With Switzerland absolutely smothered, the crowd turned to cheering anytime the Swiss could mount a move into the offensive zone, but each time the American defense would stand them up and shut them down. The US had a 5-on-3 power play around the midway mark of the period for 1:41 but couldn't convert thanks to heady goaltending from Schelling. The final tally came at 15:39 when Josephine Pucci lasered a pass from the defensive zone through center to spring Carpenter for a breakaway from the Swiss blue line, who then froze the goalie with a couple stick handles before whipping it top corner stick side.

When the final horn sounded on the fourth largest offensive output in women's Olympic history with the 9-0 win, the US had outshot Switzerland 53-10 on the game and held their opponents to only two shots in each of the final two periods. Were it not for the goaltending of Schelling the Americans could have very easily have challenged their record of 13 goals in a game, a 13-0 blistering of Russia at Vancouver in 2010. It was in all a sublimely speedy and supremely skilled showing in earning their second victory of the tournament's group stage.

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The Good: After a slow start that had even the announcers wondering whether perhaps their minds were on Wednesday, the US asserted dominance in record-setting fashion and held it for the remainder of the game. That the biggest concerns in the final periods when the game was well in hand were a minuscule few instances of either poor shot selection or bad pass decisions augers well for Wednesday.

The Bad: Not only were the Swiss clearly out-gunned from a talent aspect, they did themselves no favors with soft play in the middle defensively in the first period. Against a team as speedy and skilled as the US it's a matter of picking your poison whether you scrape with them along the boards, or clog the interior and let them move the puck freely around the perimeter. Unfortunately for Switzerland they couldn't do either with any degree of success until the game was largely decided.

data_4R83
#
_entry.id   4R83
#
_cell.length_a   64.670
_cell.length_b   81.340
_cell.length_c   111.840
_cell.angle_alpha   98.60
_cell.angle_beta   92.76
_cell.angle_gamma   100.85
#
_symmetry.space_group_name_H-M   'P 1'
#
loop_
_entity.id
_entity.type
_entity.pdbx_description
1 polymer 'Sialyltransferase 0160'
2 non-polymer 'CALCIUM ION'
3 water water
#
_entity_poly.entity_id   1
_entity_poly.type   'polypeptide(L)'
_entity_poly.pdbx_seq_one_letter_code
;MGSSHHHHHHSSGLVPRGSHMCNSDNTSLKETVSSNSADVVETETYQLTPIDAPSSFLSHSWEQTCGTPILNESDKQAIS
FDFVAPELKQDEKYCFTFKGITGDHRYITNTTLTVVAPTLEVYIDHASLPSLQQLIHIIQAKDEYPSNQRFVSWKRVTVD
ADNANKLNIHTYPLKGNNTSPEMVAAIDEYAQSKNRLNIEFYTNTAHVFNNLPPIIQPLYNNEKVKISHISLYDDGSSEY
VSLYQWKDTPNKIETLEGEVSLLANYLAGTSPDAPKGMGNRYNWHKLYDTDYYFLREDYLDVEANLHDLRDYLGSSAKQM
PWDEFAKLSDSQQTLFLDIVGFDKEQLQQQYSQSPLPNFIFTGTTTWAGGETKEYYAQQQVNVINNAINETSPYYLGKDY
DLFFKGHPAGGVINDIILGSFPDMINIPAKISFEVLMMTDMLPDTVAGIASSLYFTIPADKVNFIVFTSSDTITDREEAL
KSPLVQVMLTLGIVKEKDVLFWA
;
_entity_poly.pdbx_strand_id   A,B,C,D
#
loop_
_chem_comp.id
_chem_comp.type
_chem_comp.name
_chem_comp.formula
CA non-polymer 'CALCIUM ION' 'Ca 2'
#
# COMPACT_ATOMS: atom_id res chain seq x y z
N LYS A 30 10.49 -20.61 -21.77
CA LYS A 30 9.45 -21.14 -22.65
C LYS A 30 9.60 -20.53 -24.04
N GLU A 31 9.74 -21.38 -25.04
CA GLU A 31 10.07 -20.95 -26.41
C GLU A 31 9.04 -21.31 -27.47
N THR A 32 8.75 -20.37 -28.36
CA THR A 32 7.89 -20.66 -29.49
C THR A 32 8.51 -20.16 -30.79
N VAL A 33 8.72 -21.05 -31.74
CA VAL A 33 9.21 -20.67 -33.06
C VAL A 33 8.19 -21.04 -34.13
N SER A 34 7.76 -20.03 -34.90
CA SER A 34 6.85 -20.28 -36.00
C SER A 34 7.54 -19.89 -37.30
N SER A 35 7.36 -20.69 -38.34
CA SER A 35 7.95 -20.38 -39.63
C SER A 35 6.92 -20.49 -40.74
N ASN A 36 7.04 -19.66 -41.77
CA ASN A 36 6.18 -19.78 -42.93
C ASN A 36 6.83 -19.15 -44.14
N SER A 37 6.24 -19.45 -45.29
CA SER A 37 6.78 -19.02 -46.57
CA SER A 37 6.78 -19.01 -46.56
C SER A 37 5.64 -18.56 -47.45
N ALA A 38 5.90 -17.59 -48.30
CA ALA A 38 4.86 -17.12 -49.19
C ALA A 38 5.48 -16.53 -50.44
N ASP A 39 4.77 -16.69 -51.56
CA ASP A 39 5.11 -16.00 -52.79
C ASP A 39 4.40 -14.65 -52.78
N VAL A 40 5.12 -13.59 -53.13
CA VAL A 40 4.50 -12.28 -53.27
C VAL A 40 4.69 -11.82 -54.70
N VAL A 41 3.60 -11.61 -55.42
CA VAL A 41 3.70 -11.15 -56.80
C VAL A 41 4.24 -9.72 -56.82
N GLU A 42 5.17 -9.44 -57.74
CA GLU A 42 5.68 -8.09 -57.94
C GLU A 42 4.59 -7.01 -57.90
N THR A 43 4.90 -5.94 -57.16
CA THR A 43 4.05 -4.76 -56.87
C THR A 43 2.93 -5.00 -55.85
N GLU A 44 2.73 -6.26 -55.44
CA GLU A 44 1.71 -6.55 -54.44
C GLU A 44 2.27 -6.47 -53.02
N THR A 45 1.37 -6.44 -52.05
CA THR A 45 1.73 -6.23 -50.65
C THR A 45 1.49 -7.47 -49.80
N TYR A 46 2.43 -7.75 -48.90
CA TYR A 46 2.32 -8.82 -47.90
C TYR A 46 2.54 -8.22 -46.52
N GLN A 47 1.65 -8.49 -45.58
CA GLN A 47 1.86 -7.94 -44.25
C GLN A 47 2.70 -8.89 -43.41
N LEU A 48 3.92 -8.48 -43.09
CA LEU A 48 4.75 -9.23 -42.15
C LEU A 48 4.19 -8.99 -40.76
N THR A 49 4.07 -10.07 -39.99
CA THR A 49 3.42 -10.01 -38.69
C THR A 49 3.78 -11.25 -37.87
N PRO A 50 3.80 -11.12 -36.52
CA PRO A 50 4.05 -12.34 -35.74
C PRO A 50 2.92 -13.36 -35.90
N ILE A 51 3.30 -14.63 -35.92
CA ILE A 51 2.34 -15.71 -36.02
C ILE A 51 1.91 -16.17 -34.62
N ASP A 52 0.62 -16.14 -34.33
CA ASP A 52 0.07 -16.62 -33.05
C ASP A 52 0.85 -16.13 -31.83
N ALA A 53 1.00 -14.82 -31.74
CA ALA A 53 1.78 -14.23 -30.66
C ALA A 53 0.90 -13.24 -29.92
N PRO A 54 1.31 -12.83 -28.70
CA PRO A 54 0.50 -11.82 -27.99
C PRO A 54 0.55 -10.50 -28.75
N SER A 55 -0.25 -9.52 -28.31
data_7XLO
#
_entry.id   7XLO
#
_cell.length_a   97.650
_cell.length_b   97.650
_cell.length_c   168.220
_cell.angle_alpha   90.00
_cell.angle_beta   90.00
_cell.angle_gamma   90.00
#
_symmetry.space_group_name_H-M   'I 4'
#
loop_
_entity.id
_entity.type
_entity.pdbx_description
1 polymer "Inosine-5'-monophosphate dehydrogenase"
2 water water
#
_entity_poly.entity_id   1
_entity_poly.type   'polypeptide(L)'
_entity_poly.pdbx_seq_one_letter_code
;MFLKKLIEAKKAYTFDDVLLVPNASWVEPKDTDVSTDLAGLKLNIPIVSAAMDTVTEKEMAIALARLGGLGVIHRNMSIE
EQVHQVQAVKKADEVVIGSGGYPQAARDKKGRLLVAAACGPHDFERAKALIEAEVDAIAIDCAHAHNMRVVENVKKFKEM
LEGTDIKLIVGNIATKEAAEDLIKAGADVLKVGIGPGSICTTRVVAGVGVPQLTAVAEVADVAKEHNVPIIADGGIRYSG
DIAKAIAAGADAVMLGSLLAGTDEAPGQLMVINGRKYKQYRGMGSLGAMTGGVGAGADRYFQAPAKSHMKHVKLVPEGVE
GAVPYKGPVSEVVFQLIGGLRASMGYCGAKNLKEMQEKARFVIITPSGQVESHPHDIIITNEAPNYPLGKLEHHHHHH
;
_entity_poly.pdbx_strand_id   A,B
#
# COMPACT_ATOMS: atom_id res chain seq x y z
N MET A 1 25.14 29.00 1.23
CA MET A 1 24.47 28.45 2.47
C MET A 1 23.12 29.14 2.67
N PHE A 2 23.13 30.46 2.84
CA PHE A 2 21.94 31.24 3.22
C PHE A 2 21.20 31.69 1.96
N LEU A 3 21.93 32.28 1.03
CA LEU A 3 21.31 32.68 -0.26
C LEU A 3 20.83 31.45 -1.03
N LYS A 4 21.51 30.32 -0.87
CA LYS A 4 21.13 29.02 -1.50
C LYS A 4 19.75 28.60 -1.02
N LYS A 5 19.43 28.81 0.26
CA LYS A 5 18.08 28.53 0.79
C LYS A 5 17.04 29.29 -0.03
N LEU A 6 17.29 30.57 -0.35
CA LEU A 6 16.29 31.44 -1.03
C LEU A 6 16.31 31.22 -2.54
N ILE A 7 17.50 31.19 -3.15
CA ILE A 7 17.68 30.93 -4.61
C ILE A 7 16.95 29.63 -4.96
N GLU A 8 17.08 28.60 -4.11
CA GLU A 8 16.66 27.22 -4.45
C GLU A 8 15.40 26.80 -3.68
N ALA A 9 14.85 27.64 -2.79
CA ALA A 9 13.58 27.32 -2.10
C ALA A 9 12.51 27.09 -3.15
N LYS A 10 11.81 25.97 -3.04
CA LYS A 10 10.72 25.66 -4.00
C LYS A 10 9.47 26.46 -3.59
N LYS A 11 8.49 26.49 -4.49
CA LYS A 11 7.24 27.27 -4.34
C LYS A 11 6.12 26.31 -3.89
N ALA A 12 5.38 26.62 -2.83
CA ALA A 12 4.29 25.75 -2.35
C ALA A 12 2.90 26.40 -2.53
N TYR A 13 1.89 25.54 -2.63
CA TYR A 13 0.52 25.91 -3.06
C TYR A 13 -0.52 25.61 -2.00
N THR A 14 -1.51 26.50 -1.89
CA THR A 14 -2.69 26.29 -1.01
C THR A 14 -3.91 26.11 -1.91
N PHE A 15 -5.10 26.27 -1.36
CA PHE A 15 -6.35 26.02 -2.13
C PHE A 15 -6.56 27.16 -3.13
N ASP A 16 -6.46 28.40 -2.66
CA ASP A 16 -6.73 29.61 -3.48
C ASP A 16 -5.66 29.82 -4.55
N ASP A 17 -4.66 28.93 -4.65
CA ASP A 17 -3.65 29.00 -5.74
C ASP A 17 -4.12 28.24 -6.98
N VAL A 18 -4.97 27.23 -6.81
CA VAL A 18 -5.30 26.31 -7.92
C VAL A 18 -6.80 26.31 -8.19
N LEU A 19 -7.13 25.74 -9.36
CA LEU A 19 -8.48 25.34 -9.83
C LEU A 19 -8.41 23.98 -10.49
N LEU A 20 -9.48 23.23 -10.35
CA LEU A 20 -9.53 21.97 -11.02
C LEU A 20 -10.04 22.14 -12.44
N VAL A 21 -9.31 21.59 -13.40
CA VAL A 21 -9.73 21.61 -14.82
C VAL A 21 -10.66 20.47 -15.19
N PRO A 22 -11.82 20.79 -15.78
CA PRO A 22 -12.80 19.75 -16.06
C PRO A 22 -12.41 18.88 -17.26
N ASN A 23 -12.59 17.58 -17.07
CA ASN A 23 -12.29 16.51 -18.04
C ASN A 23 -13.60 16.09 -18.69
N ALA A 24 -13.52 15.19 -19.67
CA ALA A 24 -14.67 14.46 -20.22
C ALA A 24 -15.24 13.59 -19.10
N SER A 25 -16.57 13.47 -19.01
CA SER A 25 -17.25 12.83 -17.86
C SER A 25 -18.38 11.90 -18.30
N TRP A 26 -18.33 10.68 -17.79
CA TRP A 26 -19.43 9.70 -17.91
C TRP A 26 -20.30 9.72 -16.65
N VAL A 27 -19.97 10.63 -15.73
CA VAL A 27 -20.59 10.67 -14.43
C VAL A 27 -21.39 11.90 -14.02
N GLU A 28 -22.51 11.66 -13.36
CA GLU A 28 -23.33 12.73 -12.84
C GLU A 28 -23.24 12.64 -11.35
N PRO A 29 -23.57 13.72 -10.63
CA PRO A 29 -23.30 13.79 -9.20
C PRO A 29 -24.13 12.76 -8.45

The Ugly: Part of the reason there have been discussions about whether or not women's hockey should remain in the Olympics is in large part due to results like these. After the US woke up the Swiss had absolutely nothing with which they could respond, and were held without a shot for long stretches of the second and third period.

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Honorable Mention: Swiss goaltender Florence Schelling has faced exactly her last name in opening against the two toughest teams in the tournament. 109 saves on 122 shots is good for a .885 save percentage, certainly a highly respectable showing against the absolute class of the world.

3rd MVA: Monique Lamoureux - Lamoureux finished with a pair of goals including the game winner, and was a bull along the boards and in front of the net when needed.

2nd MVA: Amanda Kessel - After being held without a goal against Finland she broke out big time with two goals and an assist. Her power play goal in particular was a thing of beauty, fully showcasing those world class Kessel hands.

1st MVA: Kendall Coyne - Coyne lead the team with two goals and two assists, picking up the primary helper on both of the Kessel tallies. Her speed was game breaking and good things seemed to happen every time she was around the puck.

Next Game: Wednesday, February 12 at 4:30 AM PT versus Canada and will be televised by NBCSN. If you're up either early or late for it we'll have full Tweet By Play coverage.